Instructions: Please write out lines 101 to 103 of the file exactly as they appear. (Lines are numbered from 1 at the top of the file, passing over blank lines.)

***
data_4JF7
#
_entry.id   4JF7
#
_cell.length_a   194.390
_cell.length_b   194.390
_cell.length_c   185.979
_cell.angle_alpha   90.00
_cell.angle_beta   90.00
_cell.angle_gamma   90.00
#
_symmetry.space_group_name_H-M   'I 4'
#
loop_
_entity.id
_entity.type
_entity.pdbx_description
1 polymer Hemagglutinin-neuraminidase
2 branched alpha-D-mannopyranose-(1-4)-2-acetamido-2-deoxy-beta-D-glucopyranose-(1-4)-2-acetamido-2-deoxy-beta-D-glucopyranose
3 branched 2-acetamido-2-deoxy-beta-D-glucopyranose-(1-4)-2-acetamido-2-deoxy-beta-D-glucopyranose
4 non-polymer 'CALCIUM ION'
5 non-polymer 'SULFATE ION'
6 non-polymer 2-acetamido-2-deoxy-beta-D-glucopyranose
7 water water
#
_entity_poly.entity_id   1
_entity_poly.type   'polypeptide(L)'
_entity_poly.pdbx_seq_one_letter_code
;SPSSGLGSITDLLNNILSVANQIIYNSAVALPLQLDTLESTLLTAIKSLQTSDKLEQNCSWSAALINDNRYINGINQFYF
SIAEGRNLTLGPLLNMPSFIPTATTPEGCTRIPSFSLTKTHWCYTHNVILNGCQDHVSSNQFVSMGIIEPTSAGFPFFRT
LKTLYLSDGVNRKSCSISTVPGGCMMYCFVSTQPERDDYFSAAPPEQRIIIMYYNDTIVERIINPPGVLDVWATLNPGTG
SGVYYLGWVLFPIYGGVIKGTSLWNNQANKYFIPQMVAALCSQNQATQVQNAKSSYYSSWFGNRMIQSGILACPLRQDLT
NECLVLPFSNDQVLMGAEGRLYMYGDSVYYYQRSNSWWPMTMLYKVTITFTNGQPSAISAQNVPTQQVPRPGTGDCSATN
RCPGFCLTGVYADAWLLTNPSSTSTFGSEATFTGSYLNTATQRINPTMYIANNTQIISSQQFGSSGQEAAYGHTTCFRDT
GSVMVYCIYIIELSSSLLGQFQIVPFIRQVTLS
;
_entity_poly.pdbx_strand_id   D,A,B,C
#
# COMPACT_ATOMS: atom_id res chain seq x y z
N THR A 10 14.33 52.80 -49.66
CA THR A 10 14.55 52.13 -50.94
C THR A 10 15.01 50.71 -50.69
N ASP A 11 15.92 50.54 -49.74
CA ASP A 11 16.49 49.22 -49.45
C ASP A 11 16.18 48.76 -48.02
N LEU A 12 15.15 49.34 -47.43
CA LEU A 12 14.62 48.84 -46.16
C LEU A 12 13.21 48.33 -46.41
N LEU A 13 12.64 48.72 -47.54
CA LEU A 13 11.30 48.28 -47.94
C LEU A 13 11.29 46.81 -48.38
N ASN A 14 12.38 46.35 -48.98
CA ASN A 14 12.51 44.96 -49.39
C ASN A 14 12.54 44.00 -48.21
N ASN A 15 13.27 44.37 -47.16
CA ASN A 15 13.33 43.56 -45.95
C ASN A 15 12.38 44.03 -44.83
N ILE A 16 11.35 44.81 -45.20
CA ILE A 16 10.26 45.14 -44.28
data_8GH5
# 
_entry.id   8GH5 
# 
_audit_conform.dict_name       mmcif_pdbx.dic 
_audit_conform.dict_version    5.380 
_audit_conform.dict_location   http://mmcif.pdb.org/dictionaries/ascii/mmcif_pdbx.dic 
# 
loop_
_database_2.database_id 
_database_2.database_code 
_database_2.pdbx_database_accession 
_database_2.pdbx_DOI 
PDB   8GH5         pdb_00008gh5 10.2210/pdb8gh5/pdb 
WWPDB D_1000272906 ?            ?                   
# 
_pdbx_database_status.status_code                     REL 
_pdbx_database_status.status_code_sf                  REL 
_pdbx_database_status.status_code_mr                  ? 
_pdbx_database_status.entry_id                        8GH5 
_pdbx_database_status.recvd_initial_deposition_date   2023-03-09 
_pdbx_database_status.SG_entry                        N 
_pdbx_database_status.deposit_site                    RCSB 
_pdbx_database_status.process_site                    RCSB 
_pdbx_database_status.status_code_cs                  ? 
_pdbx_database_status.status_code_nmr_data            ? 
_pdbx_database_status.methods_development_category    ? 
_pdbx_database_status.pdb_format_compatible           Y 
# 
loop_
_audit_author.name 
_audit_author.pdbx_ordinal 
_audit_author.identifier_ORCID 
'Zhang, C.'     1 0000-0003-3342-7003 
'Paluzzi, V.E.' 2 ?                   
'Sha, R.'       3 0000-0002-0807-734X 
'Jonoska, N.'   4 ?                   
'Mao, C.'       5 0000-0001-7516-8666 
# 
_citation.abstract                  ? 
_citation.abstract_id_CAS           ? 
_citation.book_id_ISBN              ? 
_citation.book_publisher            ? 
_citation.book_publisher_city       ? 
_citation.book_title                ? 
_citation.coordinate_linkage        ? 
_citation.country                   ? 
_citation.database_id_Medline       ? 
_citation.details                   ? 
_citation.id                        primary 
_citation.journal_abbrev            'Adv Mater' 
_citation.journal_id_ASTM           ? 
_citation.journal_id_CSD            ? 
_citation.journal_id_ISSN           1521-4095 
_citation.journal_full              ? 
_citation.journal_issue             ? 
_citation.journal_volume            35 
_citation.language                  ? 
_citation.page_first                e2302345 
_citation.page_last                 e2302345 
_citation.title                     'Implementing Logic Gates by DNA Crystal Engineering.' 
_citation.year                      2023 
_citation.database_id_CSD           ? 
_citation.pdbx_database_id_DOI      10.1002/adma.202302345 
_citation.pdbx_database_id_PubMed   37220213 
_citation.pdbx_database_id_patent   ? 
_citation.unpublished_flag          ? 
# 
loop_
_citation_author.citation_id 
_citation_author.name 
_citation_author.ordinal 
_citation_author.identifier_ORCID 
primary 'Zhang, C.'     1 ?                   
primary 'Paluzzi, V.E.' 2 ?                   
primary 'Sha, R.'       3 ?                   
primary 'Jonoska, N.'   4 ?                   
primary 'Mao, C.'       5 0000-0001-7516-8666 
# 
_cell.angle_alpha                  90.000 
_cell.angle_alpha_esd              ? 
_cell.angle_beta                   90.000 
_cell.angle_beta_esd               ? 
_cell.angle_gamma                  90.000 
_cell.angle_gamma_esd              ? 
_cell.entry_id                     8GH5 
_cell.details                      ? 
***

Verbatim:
_citation.book_id_ISBN              ? 
_citation.book_publisher            ? 
_citation.book_publisher_city       ? 